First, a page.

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Acquisition of Windhover strengthens Elsevier’s position in online health care information markets

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Elsevier’s acquisition last week of Windhover Information is the latest in a string of acquisitions designed to boost the media company’s position in the online health care services market.

Windhover, which provides information on the pharmaceutical and medical device industries, will operate within Elsevier’s Pharma Business Intelligence Unit, which includes F-D-C Report, which tracks new drug approvals and provides specialized coverage of the medical device, diagnostic and instrumentation industries, and Inteleos, a drug development database. Financial terms of the deal were not disclosed.

“We needed to broaden the content and go beyond the F-D-C,” said Brian Nairn, CEO of Elsevier Health Sciences, a subsidiary of Anglo-Dutch publishing giant Reed Elsevier. Elsevier publishes more than 700 medical journals; its major properties include Lancet Web sites Embase.com and Science Direct.

“We’re acquiring content that expands our usefulness [online] and gets us closer to pharmaceutical marketing,” Nairn said.

Morris Levitt, managing director, life sciences, of media investment bank DeSilva & Phillips, said Elsevier’s ongoing acquisition strategy is “two sides of the coin” as it pertains to Reed Elsevier’s recent decision to put its print-heavy Reed Business Information portfolio on the block. “Clearly, Reed doesn’t see a great future for RBI,” he said. “At the same time they see value in health care information services and are being aggressive in investing in that area.”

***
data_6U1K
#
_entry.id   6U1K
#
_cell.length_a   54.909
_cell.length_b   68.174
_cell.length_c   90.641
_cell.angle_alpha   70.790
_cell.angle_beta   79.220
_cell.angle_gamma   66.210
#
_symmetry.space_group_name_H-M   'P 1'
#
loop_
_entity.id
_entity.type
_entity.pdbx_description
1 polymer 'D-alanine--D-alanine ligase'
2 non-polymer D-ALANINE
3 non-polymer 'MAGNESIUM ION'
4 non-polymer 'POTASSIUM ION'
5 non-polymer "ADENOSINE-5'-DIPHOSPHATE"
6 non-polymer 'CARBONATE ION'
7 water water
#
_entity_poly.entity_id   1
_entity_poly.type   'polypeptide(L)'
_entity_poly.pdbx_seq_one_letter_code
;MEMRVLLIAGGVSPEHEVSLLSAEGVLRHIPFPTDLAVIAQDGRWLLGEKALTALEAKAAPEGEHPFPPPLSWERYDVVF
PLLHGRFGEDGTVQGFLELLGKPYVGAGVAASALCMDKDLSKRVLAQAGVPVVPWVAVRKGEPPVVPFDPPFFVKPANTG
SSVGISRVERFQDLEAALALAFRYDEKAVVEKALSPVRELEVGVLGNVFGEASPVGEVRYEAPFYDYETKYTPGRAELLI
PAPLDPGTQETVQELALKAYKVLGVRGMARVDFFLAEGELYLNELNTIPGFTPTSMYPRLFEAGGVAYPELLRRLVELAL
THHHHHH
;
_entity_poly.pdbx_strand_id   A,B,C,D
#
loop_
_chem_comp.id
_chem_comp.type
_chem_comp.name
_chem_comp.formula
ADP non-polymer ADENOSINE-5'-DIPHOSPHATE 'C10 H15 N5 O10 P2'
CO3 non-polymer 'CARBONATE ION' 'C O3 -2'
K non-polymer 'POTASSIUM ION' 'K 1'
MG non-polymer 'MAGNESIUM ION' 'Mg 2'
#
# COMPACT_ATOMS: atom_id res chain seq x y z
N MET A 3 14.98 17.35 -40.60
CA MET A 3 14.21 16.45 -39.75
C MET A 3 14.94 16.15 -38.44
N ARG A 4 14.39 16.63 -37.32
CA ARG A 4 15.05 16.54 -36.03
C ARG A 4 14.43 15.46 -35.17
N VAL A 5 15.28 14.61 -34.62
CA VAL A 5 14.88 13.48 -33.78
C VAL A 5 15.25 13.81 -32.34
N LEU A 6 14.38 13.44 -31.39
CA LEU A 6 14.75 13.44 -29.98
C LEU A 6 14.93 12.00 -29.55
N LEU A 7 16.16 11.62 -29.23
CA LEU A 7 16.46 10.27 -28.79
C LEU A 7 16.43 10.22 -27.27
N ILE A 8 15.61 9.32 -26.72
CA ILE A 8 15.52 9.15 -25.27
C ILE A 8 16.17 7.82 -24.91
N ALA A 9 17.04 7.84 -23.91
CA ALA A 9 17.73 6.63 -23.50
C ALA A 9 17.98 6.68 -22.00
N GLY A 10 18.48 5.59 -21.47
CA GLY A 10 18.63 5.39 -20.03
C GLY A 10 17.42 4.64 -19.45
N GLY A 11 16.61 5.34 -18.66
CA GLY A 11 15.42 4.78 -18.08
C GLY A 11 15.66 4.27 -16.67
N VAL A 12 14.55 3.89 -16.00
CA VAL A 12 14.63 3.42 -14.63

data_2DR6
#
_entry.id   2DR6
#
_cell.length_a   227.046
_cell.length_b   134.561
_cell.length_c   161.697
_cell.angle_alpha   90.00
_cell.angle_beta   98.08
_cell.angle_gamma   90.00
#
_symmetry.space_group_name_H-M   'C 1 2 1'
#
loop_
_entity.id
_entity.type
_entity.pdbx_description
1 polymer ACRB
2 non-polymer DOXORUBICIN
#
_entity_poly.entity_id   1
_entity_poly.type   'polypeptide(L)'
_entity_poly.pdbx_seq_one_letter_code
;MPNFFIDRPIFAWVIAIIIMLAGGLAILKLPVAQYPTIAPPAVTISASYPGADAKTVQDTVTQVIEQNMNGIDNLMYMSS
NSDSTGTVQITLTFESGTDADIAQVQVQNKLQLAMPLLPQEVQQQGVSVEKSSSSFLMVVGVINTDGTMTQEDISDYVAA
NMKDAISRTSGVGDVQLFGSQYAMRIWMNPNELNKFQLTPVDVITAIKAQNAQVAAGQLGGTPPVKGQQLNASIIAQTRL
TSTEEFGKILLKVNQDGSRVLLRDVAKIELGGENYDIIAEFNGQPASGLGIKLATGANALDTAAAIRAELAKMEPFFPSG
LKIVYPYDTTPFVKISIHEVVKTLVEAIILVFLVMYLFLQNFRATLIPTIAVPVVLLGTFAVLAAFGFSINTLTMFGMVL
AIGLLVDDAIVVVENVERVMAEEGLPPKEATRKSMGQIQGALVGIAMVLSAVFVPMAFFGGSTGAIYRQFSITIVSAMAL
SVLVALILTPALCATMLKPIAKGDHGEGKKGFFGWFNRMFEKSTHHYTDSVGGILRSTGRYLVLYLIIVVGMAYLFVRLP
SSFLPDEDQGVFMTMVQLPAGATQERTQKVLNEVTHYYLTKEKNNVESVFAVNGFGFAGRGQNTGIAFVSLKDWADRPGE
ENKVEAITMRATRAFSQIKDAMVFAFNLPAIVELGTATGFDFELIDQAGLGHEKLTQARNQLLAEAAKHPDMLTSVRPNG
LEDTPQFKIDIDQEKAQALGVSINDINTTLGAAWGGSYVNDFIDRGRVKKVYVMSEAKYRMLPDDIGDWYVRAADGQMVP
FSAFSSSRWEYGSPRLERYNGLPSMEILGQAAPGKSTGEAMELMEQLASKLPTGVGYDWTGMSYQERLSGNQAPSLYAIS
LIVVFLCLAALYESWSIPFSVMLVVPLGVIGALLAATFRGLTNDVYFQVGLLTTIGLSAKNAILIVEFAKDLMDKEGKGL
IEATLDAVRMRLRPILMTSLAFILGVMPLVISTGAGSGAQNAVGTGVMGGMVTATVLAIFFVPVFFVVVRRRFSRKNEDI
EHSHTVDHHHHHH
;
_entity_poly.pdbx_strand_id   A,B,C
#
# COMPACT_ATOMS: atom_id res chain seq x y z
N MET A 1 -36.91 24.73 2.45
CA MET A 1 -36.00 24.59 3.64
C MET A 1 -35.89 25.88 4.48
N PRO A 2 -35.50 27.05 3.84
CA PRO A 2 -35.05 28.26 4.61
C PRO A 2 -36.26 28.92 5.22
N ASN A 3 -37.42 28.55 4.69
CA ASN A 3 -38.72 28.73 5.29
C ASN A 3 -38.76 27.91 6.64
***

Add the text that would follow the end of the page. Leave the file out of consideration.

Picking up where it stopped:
Levitt added: “As things evolve in an electronic direction,they have to diversify and can’t rely on an old stable of print journals, which nevertheless remains a strong business.”

Elsevier’s acquisition of Windhover comes on the heels of several similar deals that strengthen the publisher’s position in clinical reference and clinical decision support tools, two areas that are critical to the delivery of health care.

In January Elsevier acquired MEDai Inc., a predictive analysis company that analyzes health care claims, and in December it bought CPM Resource Center, which provides nursing care plans. Financial terms of the deals were not disclosed.

Nairn said a key component of Elsevier’s acquisition strategy is to build interactive tools that complement the acquired property. “We’re big believers in the idea of combining acquisition and organic development,” he said

For example, in 2006 Elsevier acquired Health Education Systems, a review and testing company for nursing students. It proceeded to add to it interactive tool called Evolve-Reach, which identifies content areas in which nursing students may be weak.

In 2005 Elsevier acquired MC Strategies, an online health care training company based in Atlanta, and subsequently added Mosby Nursing Skills, an online competency development tool.

“We’re moving content from being referenced in a book to providing content that will play in the workplace, at physician stations, nursing stations or within a hospital information system,” Nairn said. He added that Elsevier will continue to be in an acquisitive mode in areas of health care “where we see the potential to accelerate technology development.”

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